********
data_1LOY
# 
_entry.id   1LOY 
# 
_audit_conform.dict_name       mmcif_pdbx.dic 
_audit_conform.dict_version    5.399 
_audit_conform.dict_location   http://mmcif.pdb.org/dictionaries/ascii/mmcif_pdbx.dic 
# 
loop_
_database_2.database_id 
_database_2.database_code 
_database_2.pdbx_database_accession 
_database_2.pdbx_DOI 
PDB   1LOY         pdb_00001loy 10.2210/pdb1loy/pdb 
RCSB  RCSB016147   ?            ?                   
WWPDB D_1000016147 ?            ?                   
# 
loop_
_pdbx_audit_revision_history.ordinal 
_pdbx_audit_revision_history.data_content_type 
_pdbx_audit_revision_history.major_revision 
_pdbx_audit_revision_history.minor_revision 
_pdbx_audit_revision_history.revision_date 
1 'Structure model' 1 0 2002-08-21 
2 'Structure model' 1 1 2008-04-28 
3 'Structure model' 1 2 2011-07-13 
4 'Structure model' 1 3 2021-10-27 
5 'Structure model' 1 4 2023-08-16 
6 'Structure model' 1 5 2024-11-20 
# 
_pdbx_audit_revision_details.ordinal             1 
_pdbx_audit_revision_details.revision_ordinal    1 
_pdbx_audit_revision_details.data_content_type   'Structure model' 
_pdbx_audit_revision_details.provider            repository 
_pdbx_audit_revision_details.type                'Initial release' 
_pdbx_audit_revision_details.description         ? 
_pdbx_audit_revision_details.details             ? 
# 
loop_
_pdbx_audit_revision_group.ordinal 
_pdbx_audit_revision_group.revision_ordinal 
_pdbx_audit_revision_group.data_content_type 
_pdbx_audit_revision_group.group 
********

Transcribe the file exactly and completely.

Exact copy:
data_1LOY
# 
_entry.id   1LOY 
# 
_audit_conform.dict_name       mmcif_pdbx.dic 
_audit_conform.dict_version    5.399 
_audit_conform.dict_location   http://mmcif.pdb.org/dictionaries/ascii/mmcif_pdbx.dic 
# 
loop_
_database_2.database_id 
_database_2.database_code 
_database_2.pdbx_database_accession 
_database_2.pdbx_DOI 
PDB   1LOY         pdb_00001loy 10.2210/pdb1loy/pdb 
RCSB  RCSB016147   ?            ?                   
WWPDB D_1000016147 ?            ?                   
# 
loop_
_pdbx_audit_revision_history.ordinal 
_pdbx_audit_revision_history.data_content_type 
_pdbx_audit_revision_history.major_revision 
_pdbx_audit_revision_history.minor_revision 
_pdbx_audit_revision_history.revision_date 
1 'Structure model' 1 0 2002-08-21 
2 'Structure model' 1 1 2008-04-28 
3 'Structure model' 1 2 2011-07-13 
4 'Structure model' 1 3 2021-10-27 
5 'Structure model' 1 4 2023-08-16 
6 'Structure model' 1 5 2024-11-20 
# 
_pdbx_audit_revision_details.ordinal             1 
_pdbx_audit_revision_details.revision_ordinal    1 
_pdbx_audit_revision_details.data_content_type   'Structure model' 
_pdbx_audit_revision_details.provider            repository 
_pdbx_audit_revision_details.type                'Initial release' 
_pdbx_audit_revision_details.description         ? 
_pdbx_audit_revision_details.details             ? 
# 
loop_
_pdbx_audit_revision_group.ordinal 
_pdbx_audit_revision_group.revision_ordinal 
_pdbx_audit_revision_group.data_content_type 
_pdbx_audit_revision_group.group 